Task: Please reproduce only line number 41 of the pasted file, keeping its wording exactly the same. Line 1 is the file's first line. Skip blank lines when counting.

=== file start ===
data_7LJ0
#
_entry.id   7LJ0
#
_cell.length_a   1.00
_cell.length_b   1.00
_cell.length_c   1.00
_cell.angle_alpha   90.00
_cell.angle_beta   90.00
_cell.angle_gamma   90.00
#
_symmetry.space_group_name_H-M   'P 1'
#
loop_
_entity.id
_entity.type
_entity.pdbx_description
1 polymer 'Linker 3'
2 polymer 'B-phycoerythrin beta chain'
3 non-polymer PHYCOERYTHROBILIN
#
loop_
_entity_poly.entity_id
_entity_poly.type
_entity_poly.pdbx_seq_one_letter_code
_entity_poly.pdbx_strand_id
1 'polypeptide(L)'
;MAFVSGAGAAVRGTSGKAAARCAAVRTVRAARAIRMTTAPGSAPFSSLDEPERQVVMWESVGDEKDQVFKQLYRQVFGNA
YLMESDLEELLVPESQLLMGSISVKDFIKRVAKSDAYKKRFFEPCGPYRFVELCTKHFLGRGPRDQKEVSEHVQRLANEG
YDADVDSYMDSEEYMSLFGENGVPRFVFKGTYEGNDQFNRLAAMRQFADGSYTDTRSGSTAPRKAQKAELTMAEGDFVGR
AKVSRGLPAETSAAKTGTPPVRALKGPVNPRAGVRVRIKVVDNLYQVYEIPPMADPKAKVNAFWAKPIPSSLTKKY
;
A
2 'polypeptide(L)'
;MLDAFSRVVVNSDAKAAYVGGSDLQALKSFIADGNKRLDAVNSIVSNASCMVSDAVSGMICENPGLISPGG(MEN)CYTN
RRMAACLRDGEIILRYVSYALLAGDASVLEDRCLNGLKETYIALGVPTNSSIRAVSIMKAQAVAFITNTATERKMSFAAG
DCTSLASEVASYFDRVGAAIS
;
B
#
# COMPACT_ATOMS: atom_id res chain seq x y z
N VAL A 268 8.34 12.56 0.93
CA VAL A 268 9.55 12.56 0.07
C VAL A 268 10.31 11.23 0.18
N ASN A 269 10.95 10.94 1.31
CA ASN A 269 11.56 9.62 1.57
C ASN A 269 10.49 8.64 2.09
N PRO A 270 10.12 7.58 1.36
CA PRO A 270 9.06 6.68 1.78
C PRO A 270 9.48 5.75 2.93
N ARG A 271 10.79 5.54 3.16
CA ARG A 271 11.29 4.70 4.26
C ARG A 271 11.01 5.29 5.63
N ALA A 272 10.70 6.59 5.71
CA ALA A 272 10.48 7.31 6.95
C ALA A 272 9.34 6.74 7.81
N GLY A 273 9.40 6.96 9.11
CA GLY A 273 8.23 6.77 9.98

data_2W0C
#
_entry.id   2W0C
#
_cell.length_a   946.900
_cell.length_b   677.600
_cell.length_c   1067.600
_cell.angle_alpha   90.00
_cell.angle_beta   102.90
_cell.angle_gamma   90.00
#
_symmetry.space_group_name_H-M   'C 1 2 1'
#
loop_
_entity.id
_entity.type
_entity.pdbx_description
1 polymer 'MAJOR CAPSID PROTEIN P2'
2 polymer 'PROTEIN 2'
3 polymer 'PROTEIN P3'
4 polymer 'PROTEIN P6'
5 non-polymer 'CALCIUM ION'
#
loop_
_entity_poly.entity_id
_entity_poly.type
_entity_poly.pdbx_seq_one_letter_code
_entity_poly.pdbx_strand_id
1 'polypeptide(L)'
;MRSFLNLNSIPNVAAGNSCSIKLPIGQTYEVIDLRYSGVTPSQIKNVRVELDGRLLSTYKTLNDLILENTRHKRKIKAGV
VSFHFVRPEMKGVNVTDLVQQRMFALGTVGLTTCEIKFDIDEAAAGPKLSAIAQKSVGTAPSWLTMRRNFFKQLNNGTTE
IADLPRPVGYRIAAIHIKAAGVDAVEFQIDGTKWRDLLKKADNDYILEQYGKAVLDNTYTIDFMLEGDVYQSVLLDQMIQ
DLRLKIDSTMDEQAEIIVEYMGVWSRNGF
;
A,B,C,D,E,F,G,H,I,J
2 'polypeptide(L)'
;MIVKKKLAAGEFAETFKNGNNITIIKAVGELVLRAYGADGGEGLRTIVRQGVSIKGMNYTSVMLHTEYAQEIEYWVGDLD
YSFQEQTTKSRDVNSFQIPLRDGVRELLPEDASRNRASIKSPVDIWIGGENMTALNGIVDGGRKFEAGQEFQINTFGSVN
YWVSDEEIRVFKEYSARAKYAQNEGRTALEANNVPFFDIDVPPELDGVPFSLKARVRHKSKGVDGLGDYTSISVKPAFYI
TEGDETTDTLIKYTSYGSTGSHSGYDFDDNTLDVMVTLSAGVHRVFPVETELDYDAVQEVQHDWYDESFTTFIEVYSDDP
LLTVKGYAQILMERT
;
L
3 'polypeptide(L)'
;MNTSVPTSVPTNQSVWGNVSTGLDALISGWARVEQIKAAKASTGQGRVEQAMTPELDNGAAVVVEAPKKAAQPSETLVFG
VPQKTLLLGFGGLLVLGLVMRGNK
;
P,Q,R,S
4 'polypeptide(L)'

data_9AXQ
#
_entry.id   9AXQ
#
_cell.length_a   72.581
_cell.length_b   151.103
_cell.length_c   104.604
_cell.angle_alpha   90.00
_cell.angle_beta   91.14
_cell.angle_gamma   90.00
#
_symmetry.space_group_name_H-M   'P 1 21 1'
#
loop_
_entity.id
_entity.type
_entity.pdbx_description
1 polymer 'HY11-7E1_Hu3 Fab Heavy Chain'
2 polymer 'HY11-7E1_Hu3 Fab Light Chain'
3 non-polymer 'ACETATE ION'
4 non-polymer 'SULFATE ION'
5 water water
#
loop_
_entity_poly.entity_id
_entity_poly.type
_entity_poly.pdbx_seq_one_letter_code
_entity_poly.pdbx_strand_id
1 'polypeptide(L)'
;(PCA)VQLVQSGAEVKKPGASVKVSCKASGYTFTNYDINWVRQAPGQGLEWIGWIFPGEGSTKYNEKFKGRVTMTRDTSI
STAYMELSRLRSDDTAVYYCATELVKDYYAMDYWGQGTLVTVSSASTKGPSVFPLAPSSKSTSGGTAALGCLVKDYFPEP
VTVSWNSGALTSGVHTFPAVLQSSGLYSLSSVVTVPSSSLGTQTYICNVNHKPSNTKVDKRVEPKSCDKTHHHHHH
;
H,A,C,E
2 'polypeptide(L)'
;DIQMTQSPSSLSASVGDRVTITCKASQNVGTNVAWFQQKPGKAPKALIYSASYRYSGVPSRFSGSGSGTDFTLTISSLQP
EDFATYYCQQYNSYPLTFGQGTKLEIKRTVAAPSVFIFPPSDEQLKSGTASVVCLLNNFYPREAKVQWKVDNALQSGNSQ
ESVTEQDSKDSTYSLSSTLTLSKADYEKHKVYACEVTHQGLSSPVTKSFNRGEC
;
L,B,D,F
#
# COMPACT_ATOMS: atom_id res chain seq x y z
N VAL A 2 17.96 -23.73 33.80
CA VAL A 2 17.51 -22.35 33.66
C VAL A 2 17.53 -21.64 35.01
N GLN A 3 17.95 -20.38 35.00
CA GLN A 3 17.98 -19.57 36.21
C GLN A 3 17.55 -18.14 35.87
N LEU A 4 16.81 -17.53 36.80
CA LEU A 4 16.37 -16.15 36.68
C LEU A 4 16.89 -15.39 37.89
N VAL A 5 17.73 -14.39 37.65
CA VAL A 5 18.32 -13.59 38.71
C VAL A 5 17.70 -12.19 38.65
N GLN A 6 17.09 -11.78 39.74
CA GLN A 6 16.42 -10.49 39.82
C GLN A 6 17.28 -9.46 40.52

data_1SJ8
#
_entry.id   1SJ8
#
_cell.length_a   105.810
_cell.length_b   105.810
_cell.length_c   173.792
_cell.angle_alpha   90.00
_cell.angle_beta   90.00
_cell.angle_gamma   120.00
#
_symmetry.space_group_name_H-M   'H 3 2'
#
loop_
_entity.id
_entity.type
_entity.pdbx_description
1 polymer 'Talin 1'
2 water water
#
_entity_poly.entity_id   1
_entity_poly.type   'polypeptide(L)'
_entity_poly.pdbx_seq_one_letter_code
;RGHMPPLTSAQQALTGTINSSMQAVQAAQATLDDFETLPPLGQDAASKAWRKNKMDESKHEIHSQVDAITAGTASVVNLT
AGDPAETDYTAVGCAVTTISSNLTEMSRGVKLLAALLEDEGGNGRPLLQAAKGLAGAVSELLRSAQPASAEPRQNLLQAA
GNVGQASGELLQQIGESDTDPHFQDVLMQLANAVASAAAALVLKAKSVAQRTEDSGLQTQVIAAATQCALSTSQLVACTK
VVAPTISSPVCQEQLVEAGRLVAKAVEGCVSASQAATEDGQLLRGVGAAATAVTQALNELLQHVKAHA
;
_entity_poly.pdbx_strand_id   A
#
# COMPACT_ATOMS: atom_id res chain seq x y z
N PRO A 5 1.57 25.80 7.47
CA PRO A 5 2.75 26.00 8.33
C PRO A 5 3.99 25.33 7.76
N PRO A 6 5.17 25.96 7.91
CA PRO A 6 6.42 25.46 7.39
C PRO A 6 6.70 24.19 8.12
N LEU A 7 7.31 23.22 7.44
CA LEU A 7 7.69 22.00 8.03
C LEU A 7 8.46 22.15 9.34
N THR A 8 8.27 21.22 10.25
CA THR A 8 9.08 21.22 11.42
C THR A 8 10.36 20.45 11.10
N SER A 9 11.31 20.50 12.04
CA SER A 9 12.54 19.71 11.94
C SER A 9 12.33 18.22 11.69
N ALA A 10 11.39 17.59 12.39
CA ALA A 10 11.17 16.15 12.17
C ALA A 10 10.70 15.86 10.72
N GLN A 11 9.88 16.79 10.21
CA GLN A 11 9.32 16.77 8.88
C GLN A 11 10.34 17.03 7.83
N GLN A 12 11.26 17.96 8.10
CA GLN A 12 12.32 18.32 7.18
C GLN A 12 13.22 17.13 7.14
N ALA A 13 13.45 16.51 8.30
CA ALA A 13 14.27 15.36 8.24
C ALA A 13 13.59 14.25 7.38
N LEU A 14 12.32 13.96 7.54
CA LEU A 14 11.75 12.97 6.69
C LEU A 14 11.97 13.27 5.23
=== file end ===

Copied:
# COMPACT_ATOMS: atom_id res chain seq x y z